Beef (tongue) croquettes and bitter balls are tought to have been invented by Dutch house wives in the 19th century invented to prevent beef left-overs got wasted. In the rather egalitarian and liberal Dutch society, the receptions offered by overseas consulates and embassies on the occasion of the King’s birthday, feature lightly salt cured, raw herring and bitter balls as a snack. These dishes unite the Dutch.

Origin of beef (tongue) croquettes and bitter balls

When living in the late nineties in Tianjin in Northern China, my wife and I were obtaining a crash course in Chinese culture and tasting north Chinese food. I have still deep appreciation for the hard work that was done to bring the country and economy forward. While we befriended several very kind Chinese,  there was also more opportunity  to meet up with the few foreigners of other nationalities. This motivated my family to go through the laborious work to make croquettes and bitter balls. We offered these with pea soup and home made beer (the grains for which were imported by train from Belgium in the early days or purchased from friendly Chinese farmers).   All guests enjoyed this.

Making croquettes and bitter balls yourself is embarking on usually a two day project. But the bitter balls and croquettes freeze and thaw very well. So you can work ahead of a party, only leaving the deep frying part to right before consumption.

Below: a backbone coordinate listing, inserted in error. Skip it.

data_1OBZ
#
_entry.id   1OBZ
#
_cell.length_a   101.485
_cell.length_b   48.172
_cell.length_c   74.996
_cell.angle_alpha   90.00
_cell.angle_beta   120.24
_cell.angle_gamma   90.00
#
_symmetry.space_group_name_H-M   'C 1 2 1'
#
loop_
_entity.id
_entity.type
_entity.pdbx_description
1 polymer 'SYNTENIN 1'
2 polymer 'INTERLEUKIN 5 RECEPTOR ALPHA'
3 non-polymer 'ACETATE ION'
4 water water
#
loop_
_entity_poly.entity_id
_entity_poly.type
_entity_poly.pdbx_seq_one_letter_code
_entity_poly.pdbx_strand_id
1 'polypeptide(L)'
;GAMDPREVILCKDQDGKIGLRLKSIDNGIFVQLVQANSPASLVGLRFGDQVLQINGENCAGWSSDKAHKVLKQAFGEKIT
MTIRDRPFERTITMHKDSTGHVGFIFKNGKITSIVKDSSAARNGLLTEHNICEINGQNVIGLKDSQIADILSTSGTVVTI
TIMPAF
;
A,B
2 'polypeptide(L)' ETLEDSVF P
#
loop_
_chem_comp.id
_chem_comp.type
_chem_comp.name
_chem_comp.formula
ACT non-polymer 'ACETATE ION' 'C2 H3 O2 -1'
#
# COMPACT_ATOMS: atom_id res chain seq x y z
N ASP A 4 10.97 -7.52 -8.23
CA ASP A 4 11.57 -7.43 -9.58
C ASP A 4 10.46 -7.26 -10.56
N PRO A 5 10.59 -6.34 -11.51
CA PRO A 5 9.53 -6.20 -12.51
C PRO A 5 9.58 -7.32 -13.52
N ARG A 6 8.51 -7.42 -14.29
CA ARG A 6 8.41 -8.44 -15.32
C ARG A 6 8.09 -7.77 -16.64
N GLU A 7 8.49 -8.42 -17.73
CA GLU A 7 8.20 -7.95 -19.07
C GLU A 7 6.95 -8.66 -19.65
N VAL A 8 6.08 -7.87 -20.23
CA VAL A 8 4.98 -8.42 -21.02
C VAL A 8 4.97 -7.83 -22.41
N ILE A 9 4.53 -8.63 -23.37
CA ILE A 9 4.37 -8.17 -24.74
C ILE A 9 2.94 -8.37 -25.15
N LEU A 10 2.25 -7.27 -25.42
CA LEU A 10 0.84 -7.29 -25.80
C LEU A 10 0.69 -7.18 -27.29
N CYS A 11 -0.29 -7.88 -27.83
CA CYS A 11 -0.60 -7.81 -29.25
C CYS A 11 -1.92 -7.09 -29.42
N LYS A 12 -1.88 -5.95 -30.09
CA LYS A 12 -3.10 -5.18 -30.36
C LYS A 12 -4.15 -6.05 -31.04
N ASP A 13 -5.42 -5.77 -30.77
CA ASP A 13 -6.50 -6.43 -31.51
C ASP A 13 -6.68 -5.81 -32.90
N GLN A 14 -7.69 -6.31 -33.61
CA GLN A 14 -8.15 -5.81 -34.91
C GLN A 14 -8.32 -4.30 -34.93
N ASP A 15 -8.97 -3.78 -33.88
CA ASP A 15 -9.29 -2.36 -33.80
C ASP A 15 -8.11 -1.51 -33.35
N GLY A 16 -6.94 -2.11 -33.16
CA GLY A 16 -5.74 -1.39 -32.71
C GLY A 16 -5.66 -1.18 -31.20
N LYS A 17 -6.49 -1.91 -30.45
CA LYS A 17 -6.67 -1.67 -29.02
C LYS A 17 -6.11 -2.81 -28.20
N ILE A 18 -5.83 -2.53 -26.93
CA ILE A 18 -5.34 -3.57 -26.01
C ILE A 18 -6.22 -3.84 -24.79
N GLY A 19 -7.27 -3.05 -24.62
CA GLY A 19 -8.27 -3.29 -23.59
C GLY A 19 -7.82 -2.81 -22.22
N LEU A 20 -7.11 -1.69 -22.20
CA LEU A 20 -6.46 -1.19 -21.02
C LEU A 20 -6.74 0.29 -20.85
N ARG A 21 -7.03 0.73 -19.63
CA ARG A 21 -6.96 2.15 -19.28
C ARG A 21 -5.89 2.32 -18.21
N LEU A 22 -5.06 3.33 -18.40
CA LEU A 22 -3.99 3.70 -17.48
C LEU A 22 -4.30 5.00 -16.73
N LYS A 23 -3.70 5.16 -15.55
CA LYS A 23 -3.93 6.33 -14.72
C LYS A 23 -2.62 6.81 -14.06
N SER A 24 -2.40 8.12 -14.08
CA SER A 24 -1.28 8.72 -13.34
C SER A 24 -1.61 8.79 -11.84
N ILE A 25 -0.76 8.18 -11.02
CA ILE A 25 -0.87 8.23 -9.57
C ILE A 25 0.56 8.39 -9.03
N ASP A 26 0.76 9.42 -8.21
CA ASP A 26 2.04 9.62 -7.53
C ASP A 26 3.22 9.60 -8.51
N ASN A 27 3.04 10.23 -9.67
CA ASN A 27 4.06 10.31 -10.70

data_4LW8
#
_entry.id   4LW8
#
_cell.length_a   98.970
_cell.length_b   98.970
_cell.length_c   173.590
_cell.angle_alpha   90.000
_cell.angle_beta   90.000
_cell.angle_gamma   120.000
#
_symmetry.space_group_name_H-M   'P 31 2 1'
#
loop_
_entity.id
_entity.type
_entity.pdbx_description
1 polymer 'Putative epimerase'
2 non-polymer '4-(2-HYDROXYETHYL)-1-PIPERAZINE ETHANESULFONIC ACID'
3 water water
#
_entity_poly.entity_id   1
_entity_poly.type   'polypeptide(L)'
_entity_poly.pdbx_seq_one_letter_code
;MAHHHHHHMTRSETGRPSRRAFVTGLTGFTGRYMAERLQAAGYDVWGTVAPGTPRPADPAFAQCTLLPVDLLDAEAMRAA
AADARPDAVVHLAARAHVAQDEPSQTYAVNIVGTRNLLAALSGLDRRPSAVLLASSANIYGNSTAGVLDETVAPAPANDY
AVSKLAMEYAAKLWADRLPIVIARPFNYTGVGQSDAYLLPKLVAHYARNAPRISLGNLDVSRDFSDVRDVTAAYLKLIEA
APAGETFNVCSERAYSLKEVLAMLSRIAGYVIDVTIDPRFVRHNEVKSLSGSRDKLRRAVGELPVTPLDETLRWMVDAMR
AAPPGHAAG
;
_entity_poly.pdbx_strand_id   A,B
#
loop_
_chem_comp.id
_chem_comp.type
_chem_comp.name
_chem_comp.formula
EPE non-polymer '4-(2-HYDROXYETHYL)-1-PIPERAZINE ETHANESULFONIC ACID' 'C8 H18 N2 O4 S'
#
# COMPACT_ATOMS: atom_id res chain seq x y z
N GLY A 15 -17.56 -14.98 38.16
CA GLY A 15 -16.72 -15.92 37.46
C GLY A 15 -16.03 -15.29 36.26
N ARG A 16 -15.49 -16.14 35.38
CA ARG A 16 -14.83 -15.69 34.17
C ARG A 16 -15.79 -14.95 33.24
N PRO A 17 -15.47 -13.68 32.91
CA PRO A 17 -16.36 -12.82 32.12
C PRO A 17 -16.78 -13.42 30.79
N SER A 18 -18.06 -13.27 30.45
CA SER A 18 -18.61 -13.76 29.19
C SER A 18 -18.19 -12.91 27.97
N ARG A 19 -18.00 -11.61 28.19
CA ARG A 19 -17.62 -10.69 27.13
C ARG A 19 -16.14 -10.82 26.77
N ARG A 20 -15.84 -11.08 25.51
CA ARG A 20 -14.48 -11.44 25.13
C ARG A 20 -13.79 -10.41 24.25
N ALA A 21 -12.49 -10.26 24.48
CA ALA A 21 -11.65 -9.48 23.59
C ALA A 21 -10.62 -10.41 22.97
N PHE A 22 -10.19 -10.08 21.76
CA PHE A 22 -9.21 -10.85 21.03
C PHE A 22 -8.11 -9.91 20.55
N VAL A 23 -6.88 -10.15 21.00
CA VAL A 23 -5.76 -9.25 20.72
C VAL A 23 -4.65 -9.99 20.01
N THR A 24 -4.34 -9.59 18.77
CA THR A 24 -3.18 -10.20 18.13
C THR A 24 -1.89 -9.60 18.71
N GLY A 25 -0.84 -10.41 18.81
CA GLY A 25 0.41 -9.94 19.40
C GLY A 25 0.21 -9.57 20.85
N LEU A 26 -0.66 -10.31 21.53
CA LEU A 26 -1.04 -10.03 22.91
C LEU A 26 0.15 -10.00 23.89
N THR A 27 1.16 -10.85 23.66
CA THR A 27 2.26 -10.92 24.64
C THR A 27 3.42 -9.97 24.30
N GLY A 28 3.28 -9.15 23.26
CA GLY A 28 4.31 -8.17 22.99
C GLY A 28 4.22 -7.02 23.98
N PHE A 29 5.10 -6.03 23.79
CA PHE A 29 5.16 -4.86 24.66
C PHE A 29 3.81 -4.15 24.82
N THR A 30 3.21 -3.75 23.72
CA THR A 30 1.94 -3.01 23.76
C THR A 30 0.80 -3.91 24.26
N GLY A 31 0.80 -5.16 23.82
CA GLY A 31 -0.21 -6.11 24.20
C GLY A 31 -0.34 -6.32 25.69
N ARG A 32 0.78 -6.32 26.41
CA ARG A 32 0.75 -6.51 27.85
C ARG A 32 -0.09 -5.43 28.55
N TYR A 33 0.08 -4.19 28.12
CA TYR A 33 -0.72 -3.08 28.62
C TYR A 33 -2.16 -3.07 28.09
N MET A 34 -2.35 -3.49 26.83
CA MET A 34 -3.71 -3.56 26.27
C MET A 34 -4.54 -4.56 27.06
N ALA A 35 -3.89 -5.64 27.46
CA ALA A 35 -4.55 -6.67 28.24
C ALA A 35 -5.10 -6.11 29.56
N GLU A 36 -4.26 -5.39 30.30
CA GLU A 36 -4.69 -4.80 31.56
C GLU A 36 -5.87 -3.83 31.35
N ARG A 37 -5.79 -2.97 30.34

Special Equipment

deep fryer or wok

croquettes with mustard photo: ©️Nel Brouwer-van den Bergh

Beef (Tongue) Croquettes and bitter balls

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Course: Appetizer, Snack
Cuisine: Dutch
Prep Time: 12 hours
Cook Time: 10 minutes
Total Time: 12 hours 10 minutes
Servings: 20 , makes 38 croquettes or 100 bitter balls

Ingredients

PART 1 Ingredients for the meat and broth

  • 4.4 lbs (2kg) beef tongue or other beef meat
  • 1 brown (white) onion
  • 1 carrot
  • a bunch of parsley stems you need also parsley leaves for the ragout
  • 3.4 pints (1.6 liter) water
  • 0.3 oz (8 g) salt
  • 3 bay leaves
  • 3 small, cubical beef broth cubes Optional

PART 2 Ingredients for the ragout

  • 13.4 oz (380 g) all-purpose flour
  • 3.2 pints (1.5 liter) broth
  • all the meat from the meat and broth section
  • large bunch parsley. Use here the finely cut parsley leaves the curled leave form preferred
  • 3 middle sizes brown onions
  • 2.6 oz (75 g) butter
  • Maggi condiment optional

PART 3 Ingredients for making the balls and croquettes

  • 10.6 oz (300 g) bread crumbs
  • 4 eggs
  • splash of milk

PART 4 Ingredients for deep frying the balls and croquettes

  • 6 pints (3 liter) refined Vegetable oil in Asia soybean oil is popular
  • kitchen towel paper for draining
  • Dijon mustard as condiment

Instructions

PART 1

    Instructions for the meat and broth

    • Wash the beef meat, the onion (without peeling it) and pat it dry. Cut the carrot roughly in pieces. Cut the onion in two. Do not cut the meat
    • a. When not using tongue: Fry the beef in the stock pan for 1 minute on all sides. Also fry the onion halves on the cut sides. The onion parts may become slightly charred.